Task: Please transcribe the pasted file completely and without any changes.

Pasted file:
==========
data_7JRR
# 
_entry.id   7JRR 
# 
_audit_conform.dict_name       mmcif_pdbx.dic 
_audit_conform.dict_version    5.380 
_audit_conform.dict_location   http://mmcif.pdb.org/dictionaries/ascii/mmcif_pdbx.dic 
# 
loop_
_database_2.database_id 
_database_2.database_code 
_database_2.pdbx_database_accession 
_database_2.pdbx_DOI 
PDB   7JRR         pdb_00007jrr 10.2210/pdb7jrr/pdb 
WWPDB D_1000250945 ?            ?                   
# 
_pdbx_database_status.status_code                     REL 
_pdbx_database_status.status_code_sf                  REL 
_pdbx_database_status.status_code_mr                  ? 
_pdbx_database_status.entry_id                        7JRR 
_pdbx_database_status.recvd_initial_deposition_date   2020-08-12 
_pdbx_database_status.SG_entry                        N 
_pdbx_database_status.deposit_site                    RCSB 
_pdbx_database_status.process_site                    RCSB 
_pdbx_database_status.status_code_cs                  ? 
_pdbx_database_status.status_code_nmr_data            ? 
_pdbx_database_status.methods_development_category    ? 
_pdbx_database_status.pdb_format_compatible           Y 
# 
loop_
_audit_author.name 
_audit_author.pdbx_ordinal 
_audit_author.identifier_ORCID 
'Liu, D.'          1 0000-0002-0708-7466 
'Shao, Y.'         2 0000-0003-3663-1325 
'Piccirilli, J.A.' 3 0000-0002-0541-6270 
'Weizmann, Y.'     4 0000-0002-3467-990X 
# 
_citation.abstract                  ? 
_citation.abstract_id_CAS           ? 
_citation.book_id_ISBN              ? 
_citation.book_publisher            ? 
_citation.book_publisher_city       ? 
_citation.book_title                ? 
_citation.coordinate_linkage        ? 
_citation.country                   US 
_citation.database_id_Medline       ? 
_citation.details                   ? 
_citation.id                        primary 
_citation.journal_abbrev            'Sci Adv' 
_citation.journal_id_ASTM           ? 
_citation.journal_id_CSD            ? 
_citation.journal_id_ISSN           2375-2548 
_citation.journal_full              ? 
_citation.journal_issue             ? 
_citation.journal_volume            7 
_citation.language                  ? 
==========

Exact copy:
data_7JRR
# 
_entry.id   7JRR 
# 
_audit_conform.dict_name       mmcif_pdbx.dic 
_audit_conform.dict_version    5.380 
_audit_conform.dict_location   http://mmcif.pdb.org/dictionaries/ascii/mmcif_pdbx.dic 
# 
loop_
_database_2.database_id 
_database_2.database_code 
_database_2.pdbx_database_accession 
_database_2.pdbx_DOI 
PDB   7JRR         pdb_00007jrr 10.2210/pdb7jrr/pdb 
WWPDB D_1000250945 ?            ?                   
# 
_pdbx_database_status.status_code                     REL 
_pdbx_database_status.status_code_sf                  REL 
_pdbx_database_status.status_code_mr                  ? 
_pdbx_database_status.entry_id                        7JRR 
_pdbx_database_status.recvd_initial_deposition_date   2020-08-12 
_pdbx_database_status.SG_entry                        N 
_pdbx_database_status.deposit_site                    RCSB 
_pdbx_database_status.process_site                    RCSB 
_pdbx_database_status.status_code_cs                  ? 
_pdbx_database_status.status_code_nmr_data            ? 
_pdbx_database_status.methods_development_category    ? 
_pdbx_database_status.pdb_format_compatible           Y 
# 
loop_
_audit_author.name 
_audit_author.pdbx_ordinal 
_audit_author.identifier_ORCID 
'Liu, D.'          1 0000-0002-0708-7466 
'Shao, Y.'         2 0000-0003-3663-1325 
'Piccirilli, J.A.' 3 0000-0002-0541-6270 
'Weizmann, Y.'     4 0000-0002-3467-990X 
# 
_citation.abstract                  ? 
_citation.abstract_id_CAS           ? 
_citation.book_id_ISBN              ? 
_citation.book_publisher            ? 
_citation.book_publisher_city       ? 
_citation.book_title                ? 
_citation.coordinate_linkage        ? 
_citation.country                   US 
_citation.database_id_Medline       ? 
_citation.details                   ? 
_citation.id                        primary 
_citation.journal_abbrev            'Sci Adv' 
_citation.journal_id_ASTM           ? 
_citation.journal_id_CSD            ? 
_citation.journal_id_ISSN           2375-2548 
_citation.journal_full              ? 
_citation.journal_issue             ? 
_citation.journal_volume            7 
_citation.language                  ? 